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Was that a Dream?

petting a whale shark



Whale sharks can be 40 feet long!  Do you ever see them that big?  As long as the ever-cheerful, multi-tasking naturalist and photographer Carlos is there to propel me, I want to do that again — with a bigger one! I confess to the fans here that I had a death grip on Carlos, but the confidence it allowed me made it possible to focus on that awesome creature in sheer wonder. I am so grateful.

a group of oranges in a bowlMy “gratefuls for” to all of the crew go on and on. Carlos was so patient with me and my endless questions. Patient with us all actually, for various reasons. What a gifted and knowledgeable guy he is. I think of him every day looking at my shells, my beach treasures. Our granddaughters haven’t had a viewing yet, but our grandsons chose one each and I gave others away, particularly the “mahogany” (chocolate) clams Carlos scooped up while we snorkeled. They come with a funny story and are perfect for housing earrings on the bureau, earrings made by Clara on El Pardito.

We returned from our trip in staggeringly good health. I haven’t the faintest idea about weight — we don’t own a scale — but I know how I felt thanks to Tracie’s superbly nutritious, varied, and yummy meals. The visual feast alone was the stuff of museums! Beautiful! Behind all that was impeccable planning, storage, timing, prepping for precision presentation with clock-setting timing. That was just the food — to include the garden in the whaler (which ingenuity melted me): there was “housekeeping,” the deck work, her knowledge of the boat — what else? What couldn’t she do? It was a lot of work all day long. I can’t tell you how much it meant to me to see Tracie sit at the table each night, finally relaxing, and smiling her beautiful smile. Day well done. Again and again.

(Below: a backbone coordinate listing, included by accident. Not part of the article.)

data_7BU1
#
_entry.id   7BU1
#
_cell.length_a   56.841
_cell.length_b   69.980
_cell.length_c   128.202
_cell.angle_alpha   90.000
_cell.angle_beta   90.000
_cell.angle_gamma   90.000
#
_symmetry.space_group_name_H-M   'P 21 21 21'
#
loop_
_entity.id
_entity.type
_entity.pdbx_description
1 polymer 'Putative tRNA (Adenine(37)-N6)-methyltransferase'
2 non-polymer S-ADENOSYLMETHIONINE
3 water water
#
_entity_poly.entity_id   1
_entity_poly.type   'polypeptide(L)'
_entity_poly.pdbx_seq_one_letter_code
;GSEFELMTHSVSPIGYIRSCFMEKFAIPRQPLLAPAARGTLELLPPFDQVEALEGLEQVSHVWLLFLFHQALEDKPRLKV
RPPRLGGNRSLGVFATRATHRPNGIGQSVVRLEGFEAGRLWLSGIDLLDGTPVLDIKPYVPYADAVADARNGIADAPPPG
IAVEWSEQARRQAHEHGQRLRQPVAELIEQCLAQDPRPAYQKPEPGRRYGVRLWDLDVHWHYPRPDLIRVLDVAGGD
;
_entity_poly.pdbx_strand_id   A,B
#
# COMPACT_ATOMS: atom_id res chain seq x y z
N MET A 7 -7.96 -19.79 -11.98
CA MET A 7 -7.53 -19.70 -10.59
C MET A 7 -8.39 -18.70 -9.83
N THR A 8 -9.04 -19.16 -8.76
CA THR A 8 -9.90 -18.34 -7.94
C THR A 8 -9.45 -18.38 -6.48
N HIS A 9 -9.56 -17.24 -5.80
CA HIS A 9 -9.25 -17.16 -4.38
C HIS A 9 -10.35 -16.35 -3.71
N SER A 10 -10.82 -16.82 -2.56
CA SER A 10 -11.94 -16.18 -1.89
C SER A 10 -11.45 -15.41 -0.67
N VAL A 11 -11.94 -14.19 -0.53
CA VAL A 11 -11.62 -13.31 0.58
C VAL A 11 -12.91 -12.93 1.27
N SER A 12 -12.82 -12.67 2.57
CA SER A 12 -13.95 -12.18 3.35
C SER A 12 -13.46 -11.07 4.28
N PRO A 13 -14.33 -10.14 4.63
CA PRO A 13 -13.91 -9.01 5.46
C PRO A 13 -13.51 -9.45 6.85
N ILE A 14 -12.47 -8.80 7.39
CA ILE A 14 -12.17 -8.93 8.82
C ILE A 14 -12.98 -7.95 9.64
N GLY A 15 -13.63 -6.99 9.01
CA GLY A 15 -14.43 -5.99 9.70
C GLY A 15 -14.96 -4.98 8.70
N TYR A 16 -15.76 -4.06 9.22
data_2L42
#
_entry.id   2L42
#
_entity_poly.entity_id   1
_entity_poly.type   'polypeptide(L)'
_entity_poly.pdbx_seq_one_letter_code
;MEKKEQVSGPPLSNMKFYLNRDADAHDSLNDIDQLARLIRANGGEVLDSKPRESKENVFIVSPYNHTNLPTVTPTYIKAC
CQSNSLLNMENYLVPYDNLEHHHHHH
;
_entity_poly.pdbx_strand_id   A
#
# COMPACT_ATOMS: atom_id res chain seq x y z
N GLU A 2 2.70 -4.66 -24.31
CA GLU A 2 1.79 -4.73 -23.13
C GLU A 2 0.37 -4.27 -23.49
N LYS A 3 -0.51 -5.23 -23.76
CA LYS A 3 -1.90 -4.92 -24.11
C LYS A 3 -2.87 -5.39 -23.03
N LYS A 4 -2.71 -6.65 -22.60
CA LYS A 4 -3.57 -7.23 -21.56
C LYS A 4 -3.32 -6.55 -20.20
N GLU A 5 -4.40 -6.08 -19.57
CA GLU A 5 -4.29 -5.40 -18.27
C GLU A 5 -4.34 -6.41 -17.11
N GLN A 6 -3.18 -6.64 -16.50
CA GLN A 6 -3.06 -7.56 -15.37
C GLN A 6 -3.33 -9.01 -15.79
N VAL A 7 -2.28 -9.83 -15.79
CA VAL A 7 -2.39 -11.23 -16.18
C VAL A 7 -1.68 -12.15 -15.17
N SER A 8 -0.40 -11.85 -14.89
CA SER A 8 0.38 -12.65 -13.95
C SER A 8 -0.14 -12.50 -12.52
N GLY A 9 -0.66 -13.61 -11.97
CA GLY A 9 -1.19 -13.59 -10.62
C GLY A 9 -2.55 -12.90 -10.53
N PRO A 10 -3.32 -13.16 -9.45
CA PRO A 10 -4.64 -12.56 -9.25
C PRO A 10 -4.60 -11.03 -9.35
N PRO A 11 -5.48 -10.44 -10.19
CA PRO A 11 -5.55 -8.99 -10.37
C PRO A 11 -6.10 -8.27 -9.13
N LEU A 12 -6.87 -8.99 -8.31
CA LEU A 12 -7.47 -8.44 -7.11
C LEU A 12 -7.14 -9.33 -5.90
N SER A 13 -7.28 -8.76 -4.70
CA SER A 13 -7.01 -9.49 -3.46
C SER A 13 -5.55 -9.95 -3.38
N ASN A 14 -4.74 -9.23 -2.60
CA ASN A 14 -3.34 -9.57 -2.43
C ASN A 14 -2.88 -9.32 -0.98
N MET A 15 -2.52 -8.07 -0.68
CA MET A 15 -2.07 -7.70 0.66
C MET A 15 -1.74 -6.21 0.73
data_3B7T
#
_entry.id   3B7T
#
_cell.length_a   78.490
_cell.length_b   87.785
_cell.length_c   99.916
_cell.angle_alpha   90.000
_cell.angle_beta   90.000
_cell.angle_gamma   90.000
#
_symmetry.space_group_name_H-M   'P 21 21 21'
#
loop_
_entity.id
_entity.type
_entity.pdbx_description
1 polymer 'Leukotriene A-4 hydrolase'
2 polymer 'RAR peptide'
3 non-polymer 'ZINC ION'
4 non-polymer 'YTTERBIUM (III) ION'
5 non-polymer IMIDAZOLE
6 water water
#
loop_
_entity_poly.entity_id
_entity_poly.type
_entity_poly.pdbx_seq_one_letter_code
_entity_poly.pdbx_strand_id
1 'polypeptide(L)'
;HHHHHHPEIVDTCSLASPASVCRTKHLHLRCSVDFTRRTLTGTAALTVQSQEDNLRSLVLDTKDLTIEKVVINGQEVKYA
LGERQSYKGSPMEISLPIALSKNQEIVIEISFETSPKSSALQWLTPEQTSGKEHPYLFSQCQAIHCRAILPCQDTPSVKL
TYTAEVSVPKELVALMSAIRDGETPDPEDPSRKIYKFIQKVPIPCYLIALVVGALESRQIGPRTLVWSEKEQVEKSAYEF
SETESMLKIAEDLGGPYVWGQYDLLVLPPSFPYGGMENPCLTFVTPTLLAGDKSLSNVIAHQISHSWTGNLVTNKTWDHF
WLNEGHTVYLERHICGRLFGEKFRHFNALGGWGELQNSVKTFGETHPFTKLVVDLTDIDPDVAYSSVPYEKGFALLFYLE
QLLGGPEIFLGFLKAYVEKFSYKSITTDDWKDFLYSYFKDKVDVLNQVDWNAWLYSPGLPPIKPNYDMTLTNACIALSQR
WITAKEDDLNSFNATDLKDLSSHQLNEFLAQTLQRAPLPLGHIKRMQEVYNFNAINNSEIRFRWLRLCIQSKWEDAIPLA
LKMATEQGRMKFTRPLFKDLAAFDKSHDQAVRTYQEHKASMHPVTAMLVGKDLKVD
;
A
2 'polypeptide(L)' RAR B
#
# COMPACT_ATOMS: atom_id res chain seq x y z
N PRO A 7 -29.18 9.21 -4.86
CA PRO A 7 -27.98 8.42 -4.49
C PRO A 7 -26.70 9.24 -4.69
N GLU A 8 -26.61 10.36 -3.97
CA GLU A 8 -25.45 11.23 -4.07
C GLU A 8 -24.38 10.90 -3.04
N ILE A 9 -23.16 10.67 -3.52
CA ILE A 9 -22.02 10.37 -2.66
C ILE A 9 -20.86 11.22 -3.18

a large building with a mountain in the backgroundCaptain Bill was a wizard, one with his beautiful boat that is so perfectly equipped and ship-shape that his guests probably forgot to see responsibilities, lots and lots of love and tinkering all day long. Bill is wonderfully easy going and generous with his time, his stories, the boat. He knows the Sea so well. His and Carlos’s familiarity with the local people impressed me, too, and certainly enriched our understanding of the area. Just providing water — that elemental factor of life — to the locals on El Pardito said a lot in terms of how engaged Westward is with her environment. With gentle wit and sense of humor, Bill taught us how to do our part and invited us to enjoy the boat and equipment while respecting it, the work of the crew, the area conditions (it’s a plan until it’s not), the islands. I think we settled in comfy and cozy quite quickly as a result. Loved the read-aloud and movie touches after dinner. The whole Steinbeck book was wonderful and the El Pardito film prepared us well for our visit to that unique island.

I could tumble on having left out a lot of other joys and admired aspects of our cruise,  but will stop with a thanks to three talented individuals and dynamite team for a very wonderful week. Now we are thinking of Alaska with a whole new eye that does not include several generations of our own family, at least first time.

Stand by. Which trip to do?

Author: Bridget S.